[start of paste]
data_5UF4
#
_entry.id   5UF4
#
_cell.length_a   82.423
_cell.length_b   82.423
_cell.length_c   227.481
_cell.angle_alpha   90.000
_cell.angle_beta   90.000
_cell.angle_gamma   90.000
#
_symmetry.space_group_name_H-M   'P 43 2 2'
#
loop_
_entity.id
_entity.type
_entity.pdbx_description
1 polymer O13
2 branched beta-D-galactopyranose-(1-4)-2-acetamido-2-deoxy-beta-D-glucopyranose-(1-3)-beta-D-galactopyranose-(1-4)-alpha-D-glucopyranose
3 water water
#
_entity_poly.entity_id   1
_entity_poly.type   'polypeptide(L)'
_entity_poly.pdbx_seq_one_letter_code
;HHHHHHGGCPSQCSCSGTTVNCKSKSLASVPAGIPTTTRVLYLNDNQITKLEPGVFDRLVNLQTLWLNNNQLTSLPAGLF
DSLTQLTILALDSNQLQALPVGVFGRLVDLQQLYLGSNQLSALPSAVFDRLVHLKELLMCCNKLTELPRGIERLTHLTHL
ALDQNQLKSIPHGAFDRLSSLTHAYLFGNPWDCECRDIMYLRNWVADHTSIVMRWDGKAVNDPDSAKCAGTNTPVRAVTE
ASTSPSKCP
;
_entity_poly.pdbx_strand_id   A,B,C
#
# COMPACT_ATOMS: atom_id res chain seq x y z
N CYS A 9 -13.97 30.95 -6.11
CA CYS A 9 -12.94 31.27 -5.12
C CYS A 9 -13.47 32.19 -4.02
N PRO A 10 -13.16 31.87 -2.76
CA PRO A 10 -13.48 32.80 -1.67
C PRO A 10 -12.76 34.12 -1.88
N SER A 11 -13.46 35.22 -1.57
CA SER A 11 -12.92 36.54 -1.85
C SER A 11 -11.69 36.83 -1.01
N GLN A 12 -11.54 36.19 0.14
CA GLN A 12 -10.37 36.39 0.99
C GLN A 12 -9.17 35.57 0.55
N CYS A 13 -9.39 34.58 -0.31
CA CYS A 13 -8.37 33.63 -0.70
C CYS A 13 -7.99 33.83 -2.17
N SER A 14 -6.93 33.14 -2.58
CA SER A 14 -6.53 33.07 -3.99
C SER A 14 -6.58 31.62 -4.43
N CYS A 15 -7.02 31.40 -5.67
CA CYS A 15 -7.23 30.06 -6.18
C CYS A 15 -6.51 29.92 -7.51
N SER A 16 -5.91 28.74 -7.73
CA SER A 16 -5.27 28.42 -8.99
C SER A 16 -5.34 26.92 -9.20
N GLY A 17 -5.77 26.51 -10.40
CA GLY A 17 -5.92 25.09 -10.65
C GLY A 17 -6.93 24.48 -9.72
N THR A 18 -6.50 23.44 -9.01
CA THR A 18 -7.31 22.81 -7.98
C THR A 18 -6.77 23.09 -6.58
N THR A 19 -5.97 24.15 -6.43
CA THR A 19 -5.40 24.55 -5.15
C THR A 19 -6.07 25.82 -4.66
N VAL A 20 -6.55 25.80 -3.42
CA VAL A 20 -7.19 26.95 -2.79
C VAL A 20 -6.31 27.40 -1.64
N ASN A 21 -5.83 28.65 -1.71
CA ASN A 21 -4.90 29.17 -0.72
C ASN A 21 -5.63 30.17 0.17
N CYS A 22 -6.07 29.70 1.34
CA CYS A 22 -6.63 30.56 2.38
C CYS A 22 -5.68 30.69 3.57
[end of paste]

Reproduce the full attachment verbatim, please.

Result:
data_5UF4
#
_entry.id   5UF4
#
_cell.length_a   82.423
_cell.length_b   82.423
_cell.length_c   227.481
_cell.angle_alpha   90.000
_cell.angle_beta   90.000
_cell.angle_gamma   90.000
#
_symmetry.space_group_name_H-M   'P 43 2 2'
#
loop_
_entity.id
_entity.type
_entity.pdbx_description
1 polymer O13
2 branched beta-D-galactopyranose-(1-4)-2-acetamido-2-deoxy-beta-D-glucopyranose-(1-3)-beta-D-galactopyranose-(1-4)-alpha-D-glucopyranose
3 water water
#
_entity_poly.entity_id   1
_entity_poly.type   'polypeptide(L)'
_entity_poly.pdbx_seq_one_letter_code
;HHHHHHGGCPSQCSCSGTTVNCKSKSLASVPAGIPTTTRVLYLNDNQITKLEPGVFDRLVNLQTLWLNNNQLTSLPAGLF
DSLTQLTILALDSNQLQALPVGVFGRLVDLQQLYLGSNQLSALPSAVFDRLVHLKELLMCCNKLTELPRGIERLTHLTHL
ALDQNQLKSIPHGAFDRLSSLTHAYLFGNPWDCECRDIMYLRNWVADHTSIVMRWDGKAVNDPDSAKCAGTNTPVRAVTE
ASTSPSKCP
;
_entity_poly.pdbx_strand_id   A,B,C
#
# COMPACT_ATOMS: atom_id res chain seq x y z
N CYS A 9 -13.97 30.95 -6.11
CA CYS A 9 -12.94 31.27 -5.12
C CYS A 9 -13.47 32.19 -4.02
N PRO A 10 -13.16 31.87 -2.76
CA PRO A 10 -13.48 32.80 -1.67
C PRO A 10 -12.76 34.12 -1.88
N SER A 11 -13.46 35.22 -1.57
CA SER A 11 -12.92 36.54 -1.85
C SER A 11 -11.69 36.83 -1.01
N GLN A 12 -11.54 36.19 0.14
CA GLN A 12 -10.37 36.39 0.99
C GLN A 12 -9.17 35.57 0.55
N CYS A 13 -9.39 34.58 -0.31
CA CYS A 13 -8.37 33.63 -0.70
C CYS A 13 -7.99 33.83 -2.17
N SER A 14 -6.93 33.14 -2.58
CA SER A 14 -6.53 33.07 -3.99
C SER A 14 -6.58 31.62 -4.43
N CYS A 15 -7.02 31.40 -5.67
CA CYS A 15 -7.23 30.06 -6.18
C CYS A 15 -6.51 29.92 -7.51
N SER A 16 -5.91 28.74 -7.73
CA SER A 16 -5.27 28.42 -8.99
C SER A 16 -5.34 26.92 -9.20
N GLY A 17 -5.77 26.51 -10.40
CA GLY A 17 -5.92 25.09 -10.65
C GLY A 17 -6.93 24.48 -9.72
N THR A 18 -6.50 23.44 -9.01
CA THR A 18 -7.31 22.81 -7.98
C THR A 18 -6.77 23.09 -6.58
N THR A 19 -5.97 24.15 -6.43
CA THR A 19 -5.40 24.55 -5.15
C THR A 19 -6.07 25.82 -4.66
N VAL A 20 -6.55 25.80 -3.42
CA VAL A 20 -7.19 26.95 -2.79
C VAL A 20 -6.31 27.40 -1.64
N ASN A 21 -5.83 28.65 -1.71
CA ASN A 21 -4.90 29.17 -0.72
C ASN A 21 -5.63 30.17 0.17
N CYS A 22 -6.07 29.70 1.34
CA CYS A 22 -6.63 30.56 2.38
C CYS A 22 -5.68 30.69 3.57